Documentation

Edit

BUILD file style guide

In BUILD files, we take the same approach as in Go: We let the machine take care of most formatting issues. Buildifier is a tool that parses and emits the source code in a standard style. Every BUILD file is therefore formatted in the same automated way, which makes formatting a non-issue during code reviews. It also makes it easier for tools to understand, edit, and generate BUILD files.

BUILD file formatting must match the output of buildifier.

Contents

Formatting example

package(default_visibility = ["//visibility:public"])

py_test(
    name = "foo_test",
    srcs = glob(["*.py"]),
    data = [
        "//data/production/foo:startfoo",
        "//foo",
        "//third_party/java/jdk:jdk-k8",
    ],
    flaky = 1,
    deps = [
        ":check_bar_lib",
        ":foo_data_check",
        ":pick_foo_port",
        "//pyglib",
        "//testing/pybase",
    ],
)

File structure

We recommend to use the following order (every element is optional):

  • Package description (a comment)

  • All load() statements

  • The package() function.

  • Calls to rules and macros

Buildifier makes a distinction between a standalone comment and a comment attached to an element. If a comment is not attached to a specific element, use an empty line after it. The distinction is important when doing automated changes (e.g. to decide if we keep or remove a comment when we delete a rule).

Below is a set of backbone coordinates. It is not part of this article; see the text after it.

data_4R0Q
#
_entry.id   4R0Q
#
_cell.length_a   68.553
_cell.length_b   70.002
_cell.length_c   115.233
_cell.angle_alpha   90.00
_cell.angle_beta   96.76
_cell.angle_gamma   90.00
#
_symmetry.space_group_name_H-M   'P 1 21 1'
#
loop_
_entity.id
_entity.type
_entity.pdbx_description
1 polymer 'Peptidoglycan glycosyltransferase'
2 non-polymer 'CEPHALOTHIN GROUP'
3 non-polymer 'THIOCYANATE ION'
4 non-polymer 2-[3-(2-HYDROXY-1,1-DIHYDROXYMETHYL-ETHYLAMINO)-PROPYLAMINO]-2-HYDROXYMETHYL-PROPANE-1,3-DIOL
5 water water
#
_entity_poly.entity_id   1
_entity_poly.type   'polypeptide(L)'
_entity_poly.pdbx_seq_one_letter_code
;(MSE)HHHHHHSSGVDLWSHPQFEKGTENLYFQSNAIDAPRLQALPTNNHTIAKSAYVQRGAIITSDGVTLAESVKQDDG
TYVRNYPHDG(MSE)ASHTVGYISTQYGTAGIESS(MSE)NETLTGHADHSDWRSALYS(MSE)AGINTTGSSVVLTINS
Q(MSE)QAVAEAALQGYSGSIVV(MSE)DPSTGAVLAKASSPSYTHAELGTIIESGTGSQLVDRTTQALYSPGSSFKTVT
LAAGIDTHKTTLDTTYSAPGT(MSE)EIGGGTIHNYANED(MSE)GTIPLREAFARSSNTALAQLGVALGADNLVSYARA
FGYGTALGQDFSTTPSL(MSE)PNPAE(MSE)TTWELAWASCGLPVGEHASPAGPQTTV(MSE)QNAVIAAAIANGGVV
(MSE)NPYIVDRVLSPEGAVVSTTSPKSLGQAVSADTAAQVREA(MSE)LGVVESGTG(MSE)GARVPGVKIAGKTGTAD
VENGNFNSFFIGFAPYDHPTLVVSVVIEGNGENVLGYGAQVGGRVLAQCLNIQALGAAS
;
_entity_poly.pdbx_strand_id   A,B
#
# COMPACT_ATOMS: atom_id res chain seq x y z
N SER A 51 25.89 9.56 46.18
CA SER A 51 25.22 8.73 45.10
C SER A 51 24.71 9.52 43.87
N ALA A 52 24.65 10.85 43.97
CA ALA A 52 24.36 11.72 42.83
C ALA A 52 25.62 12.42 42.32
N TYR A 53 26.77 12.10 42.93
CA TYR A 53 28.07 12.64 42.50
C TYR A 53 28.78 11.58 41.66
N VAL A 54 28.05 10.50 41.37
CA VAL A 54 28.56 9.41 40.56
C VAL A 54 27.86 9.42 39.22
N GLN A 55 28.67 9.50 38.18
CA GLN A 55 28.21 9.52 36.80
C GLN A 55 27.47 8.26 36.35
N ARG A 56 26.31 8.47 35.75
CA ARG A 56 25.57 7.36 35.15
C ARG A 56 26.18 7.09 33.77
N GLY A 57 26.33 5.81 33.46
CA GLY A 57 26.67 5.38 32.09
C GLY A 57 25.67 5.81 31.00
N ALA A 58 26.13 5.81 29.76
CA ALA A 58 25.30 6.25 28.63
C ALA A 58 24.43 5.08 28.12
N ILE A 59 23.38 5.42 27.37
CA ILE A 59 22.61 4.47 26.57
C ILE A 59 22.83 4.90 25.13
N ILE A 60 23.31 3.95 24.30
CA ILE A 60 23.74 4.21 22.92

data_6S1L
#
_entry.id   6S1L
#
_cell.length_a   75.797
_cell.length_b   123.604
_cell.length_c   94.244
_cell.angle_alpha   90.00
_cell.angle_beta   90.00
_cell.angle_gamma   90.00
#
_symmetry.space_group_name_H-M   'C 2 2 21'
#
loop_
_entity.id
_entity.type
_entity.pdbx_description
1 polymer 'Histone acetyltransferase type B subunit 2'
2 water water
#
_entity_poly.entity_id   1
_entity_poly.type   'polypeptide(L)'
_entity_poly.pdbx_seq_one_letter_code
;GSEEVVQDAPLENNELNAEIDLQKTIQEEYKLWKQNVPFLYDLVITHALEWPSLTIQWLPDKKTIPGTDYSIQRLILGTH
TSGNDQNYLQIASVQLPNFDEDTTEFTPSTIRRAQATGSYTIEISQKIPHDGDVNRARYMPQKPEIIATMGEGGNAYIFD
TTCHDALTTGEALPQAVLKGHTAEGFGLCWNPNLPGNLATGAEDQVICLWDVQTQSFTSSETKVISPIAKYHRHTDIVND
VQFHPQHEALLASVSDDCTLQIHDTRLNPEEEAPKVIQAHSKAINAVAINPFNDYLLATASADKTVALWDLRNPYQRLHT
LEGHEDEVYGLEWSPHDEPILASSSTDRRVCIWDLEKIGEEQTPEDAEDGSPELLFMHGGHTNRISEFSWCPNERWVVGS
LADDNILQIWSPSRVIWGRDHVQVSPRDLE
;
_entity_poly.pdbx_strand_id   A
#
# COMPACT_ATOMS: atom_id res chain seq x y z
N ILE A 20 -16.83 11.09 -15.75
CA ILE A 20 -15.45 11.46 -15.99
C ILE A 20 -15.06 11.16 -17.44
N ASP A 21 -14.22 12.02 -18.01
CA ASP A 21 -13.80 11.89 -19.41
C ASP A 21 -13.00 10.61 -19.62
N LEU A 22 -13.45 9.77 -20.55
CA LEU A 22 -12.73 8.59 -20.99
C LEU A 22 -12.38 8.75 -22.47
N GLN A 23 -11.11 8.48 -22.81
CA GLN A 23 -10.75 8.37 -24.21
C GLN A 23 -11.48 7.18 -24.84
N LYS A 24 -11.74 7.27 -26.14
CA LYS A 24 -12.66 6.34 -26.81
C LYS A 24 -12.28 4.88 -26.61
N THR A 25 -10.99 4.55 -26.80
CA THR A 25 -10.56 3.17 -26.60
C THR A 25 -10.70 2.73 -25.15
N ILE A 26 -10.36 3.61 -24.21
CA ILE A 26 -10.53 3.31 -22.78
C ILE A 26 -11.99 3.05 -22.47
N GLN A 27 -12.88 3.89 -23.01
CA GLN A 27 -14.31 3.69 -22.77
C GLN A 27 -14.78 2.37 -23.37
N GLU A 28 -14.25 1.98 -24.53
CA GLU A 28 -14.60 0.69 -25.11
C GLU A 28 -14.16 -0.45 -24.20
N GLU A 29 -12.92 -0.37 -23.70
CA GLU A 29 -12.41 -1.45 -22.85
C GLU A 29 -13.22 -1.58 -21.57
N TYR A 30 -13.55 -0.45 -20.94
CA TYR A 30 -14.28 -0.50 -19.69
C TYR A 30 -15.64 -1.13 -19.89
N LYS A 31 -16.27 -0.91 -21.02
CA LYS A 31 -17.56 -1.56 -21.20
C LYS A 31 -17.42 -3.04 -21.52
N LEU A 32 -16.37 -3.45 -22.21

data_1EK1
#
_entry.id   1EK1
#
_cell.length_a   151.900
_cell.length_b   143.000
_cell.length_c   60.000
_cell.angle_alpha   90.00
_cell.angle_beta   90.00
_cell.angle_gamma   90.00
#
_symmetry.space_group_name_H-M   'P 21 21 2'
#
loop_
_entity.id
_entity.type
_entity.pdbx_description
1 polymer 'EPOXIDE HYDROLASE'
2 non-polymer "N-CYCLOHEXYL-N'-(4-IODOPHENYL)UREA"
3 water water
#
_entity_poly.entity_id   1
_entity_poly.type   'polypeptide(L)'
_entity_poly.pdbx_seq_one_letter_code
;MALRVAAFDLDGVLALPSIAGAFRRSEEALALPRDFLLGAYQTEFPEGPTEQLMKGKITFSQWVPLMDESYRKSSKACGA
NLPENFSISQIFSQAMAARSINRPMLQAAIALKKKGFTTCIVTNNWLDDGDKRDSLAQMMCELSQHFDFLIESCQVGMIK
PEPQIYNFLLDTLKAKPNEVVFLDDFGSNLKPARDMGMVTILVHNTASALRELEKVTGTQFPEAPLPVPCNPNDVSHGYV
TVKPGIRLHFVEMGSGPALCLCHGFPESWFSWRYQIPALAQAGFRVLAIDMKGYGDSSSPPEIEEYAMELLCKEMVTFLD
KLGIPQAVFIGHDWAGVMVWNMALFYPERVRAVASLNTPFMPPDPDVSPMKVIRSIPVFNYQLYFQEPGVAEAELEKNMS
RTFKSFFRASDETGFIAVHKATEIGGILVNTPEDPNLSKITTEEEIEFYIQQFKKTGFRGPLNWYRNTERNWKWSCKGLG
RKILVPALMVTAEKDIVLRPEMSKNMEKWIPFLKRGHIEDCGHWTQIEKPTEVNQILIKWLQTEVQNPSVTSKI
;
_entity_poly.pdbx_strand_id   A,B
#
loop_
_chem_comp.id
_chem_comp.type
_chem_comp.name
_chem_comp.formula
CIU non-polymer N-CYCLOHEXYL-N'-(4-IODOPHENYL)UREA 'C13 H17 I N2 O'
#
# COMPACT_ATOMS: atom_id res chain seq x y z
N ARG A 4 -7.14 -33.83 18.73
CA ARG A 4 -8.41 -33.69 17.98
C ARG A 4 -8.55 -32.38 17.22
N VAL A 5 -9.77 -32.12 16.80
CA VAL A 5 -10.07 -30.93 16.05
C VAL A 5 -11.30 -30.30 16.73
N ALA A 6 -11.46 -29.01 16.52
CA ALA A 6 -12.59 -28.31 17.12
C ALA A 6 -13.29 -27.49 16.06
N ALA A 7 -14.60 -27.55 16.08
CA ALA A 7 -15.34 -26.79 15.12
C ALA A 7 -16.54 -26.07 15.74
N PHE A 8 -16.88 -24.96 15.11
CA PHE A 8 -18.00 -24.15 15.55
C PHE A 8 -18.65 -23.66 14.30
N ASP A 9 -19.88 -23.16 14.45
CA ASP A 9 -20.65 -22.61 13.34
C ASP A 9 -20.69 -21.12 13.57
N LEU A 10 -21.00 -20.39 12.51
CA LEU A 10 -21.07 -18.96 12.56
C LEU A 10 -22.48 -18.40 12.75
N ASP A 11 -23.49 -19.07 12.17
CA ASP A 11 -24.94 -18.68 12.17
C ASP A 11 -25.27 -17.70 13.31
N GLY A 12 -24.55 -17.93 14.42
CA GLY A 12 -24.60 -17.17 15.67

# Standalone comment (e.g. to make a section in a file)

# Comment for the cc_library below
cc_library(name = "cc")

References to targets in the current package

Files should be referred to by their paths relative to the package directory (without ever using up-references, such as ..). Generated files should be prefixed with ":" to indicate that they are not sources. Source files should not be prefixed with :. Rules should be prefixed with :. For example, assuming x.cc is a source file:

cc_library(
    name = "lib",
    srcs = ["x.cc"],
    hdrs = [":gen-header"],
)

genrule(
    name = "gen-header",
    srcs = [],
    outs = ["x.h"],
    cmd = "echo 'int x();' > $@",